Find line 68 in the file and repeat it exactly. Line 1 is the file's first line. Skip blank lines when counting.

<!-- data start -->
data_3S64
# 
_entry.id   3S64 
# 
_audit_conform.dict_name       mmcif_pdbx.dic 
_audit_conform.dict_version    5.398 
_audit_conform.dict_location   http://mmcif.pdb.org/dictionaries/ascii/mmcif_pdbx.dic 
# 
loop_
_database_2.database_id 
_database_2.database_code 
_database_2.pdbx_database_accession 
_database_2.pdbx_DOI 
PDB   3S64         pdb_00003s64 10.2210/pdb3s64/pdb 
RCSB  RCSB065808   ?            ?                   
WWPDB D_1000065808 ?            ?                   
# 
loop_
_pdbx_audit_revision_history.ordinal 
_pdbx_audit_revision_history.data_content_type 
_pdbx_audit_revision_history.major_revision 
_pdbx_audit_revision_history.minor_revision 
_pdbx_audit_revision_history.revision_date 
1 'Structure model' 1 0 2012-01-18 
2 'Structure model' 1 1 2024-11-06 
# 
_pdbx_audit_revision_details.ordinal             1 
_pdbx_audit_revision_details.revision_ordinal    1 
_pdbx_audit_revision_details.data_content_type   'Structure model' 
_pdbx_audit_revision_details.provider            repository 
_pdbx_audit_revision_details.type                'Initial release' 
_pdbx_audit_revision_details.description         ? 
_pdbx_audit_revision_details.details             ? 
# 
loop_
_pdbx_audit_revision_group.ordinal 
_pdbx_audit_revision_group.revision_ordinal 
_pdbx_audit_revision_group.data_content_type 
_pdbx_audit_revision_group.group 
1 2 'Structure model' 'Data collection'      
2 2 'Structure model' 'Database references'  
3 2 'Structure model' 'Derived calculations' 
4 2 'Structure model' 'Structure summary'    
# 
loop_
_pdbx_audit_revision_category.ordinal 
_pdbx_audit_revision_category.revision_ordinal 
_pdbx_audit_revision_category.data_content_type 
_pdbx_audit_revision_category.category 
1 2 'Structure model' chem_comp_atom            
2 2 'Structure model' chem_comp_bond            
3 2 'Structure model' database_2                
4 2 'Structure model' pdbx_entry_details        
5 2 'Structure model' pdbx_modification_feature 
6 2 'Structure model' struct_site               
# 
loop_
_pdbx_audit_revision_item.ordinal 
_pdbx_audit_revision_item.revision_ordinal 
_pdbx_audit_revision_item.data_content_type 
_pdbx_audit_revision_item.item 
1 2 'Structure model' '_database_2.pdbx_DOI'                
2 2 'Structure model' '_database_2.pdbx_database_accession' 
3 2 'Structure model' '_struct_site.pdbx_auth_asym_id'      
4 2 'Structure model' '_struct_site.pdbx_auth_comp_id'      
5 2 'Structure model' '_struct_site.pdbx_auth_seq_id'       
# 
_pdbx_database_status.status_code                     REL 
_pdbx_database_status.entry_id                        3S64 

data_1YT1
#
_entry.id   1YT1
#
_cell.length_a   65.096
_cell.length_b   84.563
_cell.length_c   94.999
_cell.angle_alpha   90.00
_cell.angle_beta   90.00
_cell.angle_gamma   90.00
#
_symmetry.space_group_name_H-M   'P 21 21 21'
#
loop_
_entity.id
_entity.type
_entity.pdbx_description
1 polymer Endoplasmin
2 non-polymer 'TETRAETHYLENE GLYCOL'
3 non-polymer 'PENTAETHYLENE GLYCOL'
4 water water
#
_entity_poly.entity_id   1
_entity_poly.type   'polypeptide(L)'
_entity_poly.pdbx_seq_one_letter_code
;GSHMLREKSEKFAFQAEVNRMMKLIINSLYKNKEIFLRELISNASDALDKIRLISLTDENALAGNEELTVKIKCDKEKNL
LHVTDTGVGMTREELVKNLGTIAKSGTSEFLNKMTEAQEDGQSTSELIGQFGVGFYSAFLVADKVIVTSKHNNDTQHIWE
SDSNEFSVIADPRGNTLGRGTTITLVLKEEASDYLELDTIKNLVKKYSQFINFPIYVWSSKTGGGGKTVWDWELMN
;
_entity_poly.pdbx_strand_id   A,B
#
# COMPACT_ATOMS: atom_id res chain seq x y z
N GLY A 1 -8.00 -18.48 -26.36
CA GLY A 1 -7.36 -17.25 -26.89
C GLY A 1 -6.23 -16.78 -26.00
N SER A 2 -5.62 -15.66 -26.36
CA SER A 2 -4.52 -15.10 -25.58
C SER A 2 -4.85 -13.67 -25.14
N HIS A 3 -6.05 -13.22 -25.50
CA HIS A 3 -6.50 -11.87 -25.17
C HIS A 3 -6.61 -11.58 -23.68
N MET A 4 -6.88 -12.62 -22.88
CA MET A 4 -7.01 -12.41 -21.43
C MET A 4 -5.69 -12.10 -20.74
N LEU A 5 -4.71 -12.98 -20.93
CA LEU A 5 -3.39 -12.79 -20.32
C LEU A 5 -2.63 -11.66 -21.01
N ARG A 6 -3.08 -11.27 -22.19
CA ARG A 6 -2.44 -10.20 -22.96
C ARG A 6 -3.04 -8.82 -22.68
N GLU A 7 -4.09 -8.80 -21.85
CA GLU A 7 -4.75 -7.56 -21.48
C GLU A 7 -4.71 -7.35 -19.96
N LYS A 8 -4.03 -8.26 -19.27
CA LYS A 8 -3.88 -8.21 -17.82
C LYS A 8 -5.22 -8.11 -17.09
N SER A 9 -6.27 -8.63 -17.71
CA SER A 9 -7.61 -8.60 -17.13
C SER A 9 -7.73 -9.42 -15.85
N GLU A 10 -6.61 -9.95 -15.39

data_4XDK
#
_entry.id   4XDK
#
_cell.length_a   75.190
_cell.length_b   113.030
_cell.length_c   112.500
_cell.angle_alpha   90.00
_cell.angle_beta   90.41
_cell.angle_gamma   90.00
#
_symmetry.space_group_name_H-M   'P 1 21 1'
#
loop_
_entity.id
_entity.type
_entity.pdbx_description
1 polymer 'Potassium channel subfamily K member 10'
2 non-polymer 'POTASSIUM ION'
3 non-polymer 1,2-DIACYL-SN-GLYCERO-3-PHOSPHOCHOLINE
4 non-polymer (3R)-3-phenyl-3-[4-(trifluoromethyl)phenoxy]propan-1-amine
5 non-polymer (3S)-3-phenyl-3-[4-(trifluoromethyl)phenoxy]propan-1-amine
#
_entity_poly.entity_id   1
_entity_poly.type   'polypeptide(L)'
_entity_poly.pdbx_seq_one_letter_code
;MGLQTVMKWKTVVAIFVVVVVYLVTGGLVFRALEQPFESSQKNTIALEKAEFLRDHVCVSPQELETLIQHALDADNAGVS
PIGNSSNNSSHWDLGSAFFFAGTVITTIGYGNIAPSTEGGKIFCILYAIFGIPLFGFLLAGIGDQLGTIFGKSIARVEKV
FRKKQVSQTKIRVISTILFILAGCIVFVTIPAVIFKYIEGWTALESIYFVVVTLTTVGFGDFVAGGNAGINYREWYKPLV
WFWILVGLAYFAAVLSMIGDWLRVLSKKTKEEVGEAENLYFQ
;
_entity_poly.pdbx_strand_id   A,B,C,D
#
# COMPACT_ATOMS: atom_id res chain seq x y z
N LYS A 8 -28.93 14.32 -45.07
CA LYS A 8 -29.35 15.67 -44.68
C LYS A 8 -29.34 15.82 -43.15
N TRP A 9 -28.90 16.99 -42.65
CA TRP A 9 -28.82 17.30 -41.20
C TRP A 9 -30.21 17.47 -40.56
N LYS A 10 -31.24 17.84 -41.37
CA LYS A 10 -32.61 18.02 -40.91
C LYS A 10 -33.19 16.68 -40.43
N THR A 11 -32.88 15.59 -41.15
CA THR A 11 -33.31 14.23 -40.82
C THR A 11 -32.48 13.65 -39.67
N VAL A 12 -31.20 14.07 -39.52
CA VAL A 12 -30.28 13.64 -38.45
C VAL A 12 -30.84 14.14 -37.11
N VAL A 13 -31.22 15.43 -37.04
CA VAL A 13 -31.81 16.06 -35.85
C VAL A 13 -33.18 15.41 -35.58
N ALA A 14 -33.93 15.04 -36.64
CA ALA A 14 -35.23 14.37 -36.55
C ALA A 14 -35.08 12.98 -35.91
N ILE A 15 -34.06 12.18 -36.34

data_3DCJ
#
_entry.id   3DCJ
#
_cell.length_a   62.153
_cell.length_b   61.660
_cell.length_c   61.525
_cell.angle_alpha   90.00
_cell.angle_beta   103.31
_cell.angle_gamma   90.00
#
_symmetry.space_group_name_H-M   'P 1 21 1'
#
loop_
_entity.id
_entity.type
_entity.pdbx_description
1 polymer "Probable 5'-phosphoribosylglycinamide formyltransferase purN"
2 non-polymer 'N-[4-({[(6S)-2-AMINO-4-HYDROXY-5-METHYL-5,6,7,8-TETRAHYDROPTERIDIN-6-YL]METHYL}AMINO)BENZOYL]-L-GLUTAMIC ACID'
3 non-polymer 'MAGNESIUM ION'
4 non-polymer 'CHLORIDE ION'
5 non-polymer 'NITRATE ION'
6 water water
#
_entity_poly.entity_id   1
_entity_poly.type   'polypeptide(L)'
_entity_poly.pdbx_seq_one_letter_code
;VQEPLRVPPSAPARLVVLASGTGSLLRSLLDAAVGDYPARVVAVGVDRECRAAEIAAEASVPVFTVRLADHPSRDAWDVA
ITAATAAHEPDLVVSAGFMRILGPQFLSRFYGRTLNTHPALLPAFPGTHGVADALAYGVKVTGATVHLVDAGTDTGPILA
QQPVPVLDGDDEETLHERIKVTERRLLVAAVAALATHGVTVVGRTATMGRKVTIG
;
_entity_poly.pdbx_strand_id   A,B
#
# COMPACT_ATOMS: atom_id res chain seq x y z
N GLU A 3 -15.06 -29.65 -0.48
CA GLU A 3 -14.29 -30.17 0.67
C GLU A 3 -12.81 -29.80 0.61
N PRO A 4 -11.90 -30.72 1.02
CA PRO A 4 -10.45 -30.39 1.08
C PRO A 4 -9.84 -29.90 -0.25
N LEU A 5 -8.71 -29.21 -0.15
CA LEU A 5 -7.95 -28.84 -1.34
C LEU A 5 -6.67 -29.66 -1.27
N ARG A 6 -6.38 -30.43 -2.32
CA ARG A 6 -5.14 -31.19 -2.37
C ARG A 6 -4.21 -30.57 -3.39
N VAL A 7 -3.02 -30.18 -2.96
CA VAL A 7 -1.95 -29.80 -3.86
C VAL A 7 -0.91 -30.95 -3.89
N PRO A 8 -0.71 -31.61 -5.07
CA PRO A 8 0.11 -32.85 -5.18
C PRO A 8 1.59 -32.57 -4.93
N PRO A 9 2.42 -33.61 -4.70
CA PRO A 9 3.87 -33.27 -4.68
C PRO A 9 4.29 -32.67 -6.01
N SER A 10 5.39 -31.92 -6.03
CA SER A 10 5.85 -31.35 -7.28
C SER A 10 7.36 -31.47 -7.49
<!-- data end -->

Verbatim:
_pdbx_database_status.status_code                     REL 